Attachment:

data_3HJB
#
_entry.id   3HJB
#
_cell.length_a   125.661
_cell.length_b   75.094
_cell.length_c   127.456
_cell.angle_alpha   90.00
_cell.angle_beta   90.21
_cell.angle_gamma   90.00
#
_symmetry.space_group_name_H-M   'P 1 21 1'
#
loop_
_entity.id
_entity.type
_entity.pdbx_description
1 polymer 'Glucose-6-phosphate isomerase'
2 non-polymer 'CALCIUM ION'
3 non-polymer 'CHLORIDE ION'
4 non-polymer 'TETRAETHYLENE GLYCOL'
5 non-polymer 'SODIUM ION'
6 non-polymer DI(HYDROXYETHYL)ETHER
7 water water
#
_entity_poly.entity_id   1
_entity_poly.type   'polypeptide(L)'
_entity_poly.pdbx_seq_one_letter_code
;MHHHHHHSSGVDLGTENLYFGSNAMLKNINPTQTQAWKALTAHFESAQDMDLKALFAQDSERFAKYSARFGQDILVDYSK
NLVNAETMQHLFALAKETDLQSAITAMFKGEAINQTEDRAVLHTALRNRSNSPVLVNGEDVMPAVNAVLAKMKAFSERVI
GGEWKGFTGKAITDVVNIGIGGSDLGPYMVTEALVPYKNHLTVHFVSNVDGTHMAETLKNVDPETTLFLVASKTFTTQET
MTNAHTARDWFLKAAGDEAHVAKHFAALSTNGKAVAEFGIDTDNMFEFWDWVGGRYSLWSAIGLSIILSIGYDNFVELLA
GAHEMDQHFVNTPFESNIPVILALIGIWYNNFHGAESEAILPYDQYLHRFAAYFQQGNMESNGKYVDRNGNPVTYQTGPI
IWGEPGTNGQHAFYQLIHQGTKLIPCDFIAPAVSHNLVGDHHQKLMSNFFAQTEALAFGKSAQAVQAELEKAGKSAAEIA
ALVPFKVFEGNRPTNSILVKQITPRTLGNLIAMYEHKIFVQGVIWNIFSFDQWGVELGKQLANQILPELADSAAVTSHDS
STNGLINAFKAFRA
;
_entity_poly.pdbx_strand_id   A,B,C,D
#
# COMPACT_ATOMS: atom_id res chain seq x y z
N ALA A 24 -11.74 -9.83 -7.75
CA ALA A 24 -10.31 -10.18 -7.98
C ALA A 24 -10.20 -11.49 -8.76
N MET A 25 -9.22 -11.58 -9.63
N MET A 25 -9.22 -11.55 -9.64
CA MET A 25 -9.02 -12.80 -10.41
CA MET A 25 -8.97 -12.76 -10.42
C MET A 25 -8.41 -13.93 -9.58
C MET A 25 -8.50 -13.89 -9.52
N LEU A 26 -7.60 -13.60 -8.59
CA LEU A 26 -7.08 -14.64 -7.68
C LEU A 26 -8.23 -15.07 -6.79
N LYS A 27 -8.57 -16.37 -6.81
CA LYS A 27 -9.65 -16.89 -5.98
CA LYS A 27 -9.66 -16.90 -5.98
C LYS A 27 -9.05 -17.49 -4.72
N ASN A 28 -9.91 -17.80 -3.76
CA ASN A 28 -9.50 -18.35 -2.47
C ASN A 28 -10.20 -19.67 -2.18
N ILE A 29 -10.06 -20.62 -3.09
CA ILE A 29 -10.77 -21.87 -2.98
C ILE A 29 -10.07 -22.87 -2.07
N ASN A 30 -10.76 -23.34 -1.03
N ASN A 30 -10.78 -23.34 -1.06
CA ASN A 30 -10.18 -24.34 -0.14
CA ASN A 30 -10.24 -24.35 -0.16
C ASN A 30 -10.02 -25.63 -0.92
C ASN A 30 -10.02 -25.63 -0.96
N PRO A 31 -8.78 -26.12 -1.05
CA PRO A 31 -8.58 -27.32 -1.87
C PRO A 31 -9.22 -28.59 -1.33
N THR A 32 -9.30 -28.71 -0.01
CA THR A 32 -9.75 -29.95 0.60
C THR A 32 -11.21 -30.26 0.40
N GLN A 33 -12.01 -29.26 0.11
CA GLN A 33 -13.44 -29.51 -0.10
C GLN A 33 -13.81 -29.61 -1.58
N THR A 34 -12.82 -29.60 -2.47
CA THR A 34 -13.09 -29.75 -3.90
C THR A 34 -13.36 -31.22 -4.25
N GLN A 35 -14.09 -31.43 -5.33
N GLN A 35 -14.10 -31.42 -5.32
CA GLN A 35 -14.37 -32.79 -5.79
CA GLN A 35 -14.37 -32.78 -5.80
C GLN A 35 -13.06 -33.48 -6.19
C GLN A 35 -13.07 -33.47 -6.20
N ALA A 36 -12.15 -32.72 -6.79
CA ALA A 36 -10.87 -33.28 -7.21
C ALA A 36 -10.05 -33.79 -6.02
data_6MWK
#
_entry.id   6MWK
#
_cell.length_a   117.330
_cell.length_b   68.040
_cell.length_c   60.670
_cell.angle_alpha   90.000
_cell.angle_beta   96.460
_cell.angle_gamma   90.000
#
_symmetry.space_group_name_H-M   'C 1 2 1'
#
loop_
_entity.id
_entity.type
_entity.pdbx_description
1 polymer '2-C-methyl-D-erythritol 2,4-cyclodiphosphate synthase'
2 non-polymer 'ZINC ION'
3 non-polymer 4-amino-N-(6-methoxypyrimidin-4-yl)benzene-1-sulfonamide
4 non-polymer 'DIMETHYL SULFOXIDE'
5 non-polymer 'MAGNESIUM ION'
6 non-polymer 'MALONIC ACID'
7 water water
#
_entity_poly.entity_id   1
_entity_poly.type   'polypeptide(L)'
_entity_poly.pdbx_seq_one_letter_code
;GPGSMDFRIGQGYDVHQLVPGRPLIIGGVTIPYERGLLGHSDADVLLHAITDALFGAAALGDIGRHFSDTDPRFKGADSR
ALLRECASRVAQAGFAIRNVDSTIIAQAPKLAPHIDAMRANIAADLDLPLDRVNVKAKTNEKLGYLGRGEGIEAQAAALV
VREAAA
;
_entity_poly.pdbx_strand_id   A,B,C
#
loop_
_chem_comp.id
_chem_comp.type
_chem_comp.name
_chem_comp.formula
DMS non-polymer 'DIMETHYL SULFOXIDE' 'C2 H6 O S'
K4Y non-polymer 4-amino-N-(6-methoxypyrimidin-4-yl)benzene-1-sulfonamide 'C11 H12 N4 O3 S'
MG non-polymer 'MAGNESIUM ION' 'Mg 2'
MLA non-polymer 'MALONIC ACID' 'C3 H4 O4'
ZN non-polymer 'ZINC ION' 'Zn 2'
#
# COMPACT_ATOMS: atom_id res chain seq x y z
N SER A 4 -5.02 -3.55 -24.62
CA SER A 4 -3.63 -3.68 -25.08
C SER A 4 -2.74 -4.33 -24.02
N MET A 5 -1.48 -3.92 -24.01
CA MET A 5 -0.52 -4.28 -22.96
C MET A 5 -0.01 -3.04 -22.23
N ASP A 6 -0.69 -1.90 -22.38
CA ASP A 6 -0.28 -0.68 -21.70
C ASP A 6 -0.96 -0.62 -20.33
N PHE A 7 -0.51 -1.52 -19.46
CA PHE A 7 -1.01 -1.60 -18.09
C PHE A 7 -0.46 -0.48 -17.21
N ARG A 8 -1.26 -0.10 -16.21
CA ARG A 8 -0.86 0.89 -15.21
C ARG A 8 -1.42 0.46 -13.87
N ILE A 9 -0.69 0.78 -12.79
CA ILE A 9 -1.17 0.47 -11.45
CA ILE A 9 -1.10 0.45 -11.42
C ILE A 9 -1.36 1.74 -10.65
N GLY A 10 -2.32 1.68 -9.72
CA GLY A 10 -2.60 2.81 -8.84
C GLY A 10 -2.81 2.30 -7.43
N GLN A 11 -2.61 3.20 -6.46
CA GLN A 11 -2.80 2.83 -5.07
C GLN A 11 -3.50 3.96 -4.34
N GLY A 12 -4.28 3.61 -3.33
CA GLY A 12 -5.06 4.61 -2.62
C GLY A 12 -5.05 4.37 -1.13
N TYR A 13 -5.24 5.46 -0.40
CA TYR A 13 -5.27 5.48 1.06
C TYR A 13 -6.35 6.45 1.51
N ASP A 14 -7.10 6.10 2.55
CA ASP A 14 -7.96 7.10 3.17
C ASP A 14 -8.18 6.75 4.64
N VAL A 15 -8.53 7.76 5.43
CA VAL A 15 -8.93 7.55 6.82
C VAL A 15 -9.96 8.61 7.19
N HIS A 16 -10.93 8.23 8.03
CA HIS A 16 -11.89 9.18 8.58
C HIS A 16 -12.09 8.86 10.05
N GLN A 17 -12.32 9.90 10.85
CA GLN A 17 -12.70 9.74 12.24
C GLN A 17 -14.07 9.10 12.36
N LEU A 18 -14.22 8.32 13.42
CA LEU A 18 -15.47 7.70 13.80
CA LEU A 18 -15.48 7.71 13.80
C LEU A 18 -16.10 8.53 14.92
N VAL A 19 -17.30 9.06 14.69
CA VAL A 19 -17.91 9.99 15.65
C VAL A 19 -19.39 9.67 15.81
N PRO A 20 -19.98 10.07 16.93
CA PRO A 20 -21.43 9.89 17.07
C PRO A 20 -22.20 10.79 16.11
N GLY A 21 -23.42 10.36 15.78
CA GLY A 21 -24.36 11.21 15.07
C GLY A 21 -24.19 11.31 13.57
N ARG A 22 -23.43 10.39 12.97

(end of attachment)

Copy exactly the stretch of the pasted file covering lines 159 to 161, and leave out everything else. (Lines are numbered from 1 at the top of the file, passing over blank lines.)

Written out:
CA GLN A 11 -2.80 2.83 -5.07
C GLN A 11 -3.50 3.96 -4.34
N GLY A 12 -4.28 3.61 -3.33